Every few years a renowned atheist or agnostic comes out with a new book questioning the worth of religion in general and Christianity in particular. … Meanwhile, national polls in the U.S. show a steady rise in the number of people declaring “no religion” when asked about their religious affiliation—up from 2.7 percent of the population in 1957 to 16 percent in 2009. More Americans now profess “no religion” than all Episcopalians, Presbyterians, Methodists, and Lutherans combined. The number has nearly doubled since 1990, and in Europe the percentage is far higher.
Defenders of the Christian faith rise up with point-by-point rebuttals of the skeptics. As a journalist I approach such questions differently. I prefer to go out into the field and examine how faith works itself out, especially under extreme conditions. A faith that matters should produce positive results, thus providing an existential answer to the underlying question, “What good is God?”
Technology manufacturers have a phrase called “the tabletop test.” Engineers design wonderful new products: iPhones, netbooks, video game consoles, notebook computers, MP3 players, optical storage devices. But will the shiny new product survive actual use by consumers around the world? What happens if it gets pushed off a table accidentally or dropped on a sidewalk? Will the device still work?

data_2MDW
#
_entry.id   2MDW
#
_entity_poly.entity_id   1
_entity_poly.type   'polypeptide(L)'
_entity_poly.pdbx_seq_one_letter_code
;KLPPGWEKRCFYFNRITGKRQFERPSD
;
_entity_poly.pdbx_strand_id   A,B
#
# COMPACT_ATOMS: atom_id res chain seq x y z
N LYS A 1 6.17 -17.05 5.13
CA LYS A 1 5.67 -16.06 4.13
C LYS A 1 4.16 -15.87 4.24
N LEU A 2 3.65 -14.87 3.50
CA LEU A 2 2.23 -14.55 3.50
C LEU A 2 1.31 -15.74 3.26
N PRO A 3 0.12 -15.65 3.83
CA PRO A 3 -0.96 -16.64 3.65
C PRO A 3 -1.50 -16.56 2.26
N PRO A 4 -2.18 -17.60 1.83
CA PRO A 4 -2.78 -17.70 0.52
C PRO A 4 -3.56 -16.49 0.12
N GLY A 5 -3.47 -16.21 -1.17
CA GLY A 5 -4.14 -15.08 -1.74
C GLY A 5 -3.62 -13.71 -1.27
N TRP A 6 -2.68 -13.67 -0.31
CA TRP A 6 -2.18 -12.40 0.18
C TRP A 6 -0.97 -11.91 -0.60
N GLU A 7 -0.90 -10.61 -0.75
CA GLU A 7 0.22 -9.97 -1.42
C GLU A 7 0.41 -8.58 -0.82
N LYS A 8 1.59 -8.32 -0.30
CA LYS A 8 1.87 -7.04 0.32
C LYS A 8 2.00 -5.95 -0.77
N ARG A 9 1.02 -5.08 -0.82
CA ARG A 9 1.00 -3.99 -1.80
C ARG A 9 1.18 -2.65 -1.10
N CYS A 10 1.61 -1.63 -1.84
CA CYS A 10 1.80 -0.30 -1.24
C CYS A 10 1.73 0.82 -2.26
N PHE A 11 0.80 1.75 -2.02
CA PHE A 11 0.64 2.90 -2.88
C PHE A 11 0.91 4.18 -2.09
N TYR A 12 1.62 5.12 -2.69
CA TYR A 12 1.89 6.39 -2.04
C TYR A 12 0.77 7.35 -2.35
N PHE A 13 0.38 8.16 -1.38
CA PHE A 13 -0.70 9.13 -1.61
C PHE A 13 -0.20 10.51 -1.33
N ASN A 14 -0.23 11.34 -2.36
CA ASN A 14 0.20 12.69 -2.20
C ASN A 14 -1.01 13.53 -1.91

I look for similar tests in the realm of faith. My travels have taken me to places where Christians face a refiner’s fire of oppression, violence and plague. This book relates stories from places like China, where the church grows spectacularly despite an atheistic government; and the Middle East, where a once-thriving church in the heartland now barely hangs on; and South Africa, where a multicolored church picks through the pieces of its racist past. In the United States I have visited not only Virginia Tech and a convention of prostitutes, but also a group of alcoholics in Chicago and two enclaves in the Bible Belt South.
When I spend time among such people my own faith undergoes a tabletop test. Do I mean what I write about from my home in Colorado? Can I believe that, as the apostle John promised in one of his letters, “the one who is in you is greater than the one who is in the world”? Can I proclaim that truth with confidence to a woman struggling to feed her children without reverting to prostitution, to an alcoholic battling a lifelong addiction, to an inmate in southern Africa’s most violent prison? (Philip Yancey, What Good Is God?: In Search of a Faith That Matters, Faith Words, 2010, p. 2, 3)